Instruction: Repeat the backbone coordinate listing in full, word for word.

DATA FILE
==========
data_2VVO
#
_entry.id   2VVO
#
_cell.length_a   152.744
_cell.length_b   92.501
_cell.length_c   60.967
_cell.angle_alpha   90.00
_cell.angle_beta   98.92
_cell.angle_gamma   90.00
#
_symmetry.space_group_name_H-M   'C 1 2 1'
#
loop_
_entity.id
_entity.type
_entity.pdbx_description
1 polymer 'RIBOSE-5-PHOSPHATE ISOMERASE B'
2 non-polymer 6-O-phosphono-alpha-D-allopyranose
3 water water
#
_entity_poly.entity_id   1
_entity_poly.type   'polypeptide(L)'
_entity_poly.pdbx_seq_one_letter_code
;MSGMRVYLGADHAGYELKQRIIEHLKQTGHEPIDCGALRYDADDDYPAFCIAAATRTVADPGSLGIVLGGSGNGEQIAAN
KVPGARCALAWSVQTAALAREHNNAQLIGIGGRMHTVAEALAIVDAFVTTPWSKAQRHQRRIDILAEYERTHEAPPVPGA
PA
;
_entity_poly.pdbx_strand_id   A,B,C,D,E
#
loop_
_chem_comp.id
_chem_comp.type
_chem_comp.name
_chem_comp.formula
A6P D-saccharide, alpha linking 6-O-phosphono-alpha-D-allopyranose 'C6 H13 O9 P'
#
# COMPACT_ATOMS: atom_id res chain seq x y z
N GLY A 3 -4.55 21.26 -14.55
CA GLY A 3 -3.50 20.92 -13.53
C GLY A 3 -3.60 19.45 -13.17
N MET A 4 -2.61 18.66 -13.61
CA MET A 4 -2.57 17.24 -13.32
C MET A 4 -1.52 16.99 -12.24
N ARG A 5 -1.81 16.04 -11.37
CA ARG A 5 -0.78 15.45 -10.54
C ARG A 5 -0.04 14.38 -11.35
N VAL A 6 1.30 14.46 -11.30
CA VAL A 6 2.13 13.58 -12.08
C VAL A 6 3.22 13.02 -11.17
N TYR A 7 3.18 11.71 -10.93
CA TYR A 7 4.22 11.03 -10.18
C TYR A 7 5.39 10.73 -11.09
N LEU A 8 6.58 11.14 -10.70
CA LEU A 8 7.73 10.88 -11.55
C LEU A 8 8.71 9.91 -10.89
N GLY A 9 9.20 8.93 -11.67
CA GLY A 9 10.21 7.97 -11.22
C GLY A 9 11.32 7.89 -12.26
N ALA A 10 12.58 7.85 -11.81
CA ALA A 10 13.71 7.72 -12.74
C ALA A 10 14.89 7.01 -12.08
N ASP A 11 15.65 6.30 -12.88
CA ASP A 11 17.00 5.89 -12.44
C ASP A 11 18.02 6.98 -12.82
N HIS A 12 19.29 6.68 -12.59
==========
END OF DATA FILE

data_2VVO
#
_entry.id   2VVO
#
_cell.length_a   152.744
_cell.length_b   92.501
_cell.length_c   60.967
_cell.angle_alpha   90.00
_cell.angle_beta   98.92
_cell.angle_gamma   90.00
#
_symmetry.space_group_name_H-M   'C 1 2 1'
#
loop_
_entity.id
_entity.type
_entity.pdbx_description
1 polymer 'RIBOSE-5-PHOSPHATE ISOMERASE B'
2 non-polymer 6-O-phosphono-alpha-D-allopyranose
3 water water
#
_entity_poly.entity_id   1
_entity_poly.type   'polypeptide(L)'
_entity_poly.pdbx_seq_one_letter_code
;MSGMRVYLGADHAGYELKQRIIEHLKQTGHEPIDCGALRYDADDDYPAFCIAAATRTVADPGSLGIVLGGSGNGEQIAAN
KVPGARCALAWSVQTAALAREHNNAQLIGIGGRMHTVAEALAIVDAFVTTPWSKAQRHQRRIDILAEYERTHEAPPVPGA
PA
;
_entity_poly.pdbx_strand_id   A,B,C,D,E
#
loop_
_chem_comp.id
_chem_comp.type
_chem_comp.name
_chem_comp.formula
A6P D-saccharide, alpha linking 6-O-phosphono-alpha-D-allopyranose 'C6 H13 O9 P'
#
# COMPACT_ATOMS: atom_id res chain seq x y z
N GLY A 3 -4.55 21.26 -14.55
CA GLY A 3 -3.50 20.92 -13.53
C GLY A 3 -3.60 19.45 -13.17
N MET A 4 -2.61 18.66 -13.61
CA MET A 4 -2.57 17.24 -13.32
C MET A 4 -1.52 16.99 -12.24
N ARG A 5 -1.81 16.04 -11.37
CA ARG A 5 -0.78 15.45 -10.54
C ARG A 5 -0.04 14.38 -11.35
N VAL A 6 1.30 14.46 -11.30
CA VAL A 6 2.13 13.58 -12.08
C VAL A 6 3.22 13.02 -11.17
N TYR A 7 3.18 11.71 -10.93
CA TYR A 7 4.22 11.03 -10.18
C TYR A 7 5.39 10.73 -11.09
N LEU A 8 6.58 11.14 -10.70
CA LEU A 8 7.73 10.88 -11.55
C LEU A 8 8.71 9.91 -10.89
N GLY A 9 9.20 8.93 -11.67
CA GLY A 9 10.21 7.97 -11.22
C GLY A 9 11.32 7.89 -12.26
N ALA A 10 12.58 7.85 -11.81
CA ALA A 10 13.71 7.72 -12.74
C ALA A 10 14.89 7.01 -12.08
N ASP A 11 15.65 6.30 -12.88
CA ASP A 11 17.00 5.89 -12.44
C ASP A 11 18.02 6.98 -12.82
N HIS A 12 19.29 6.68 -12.59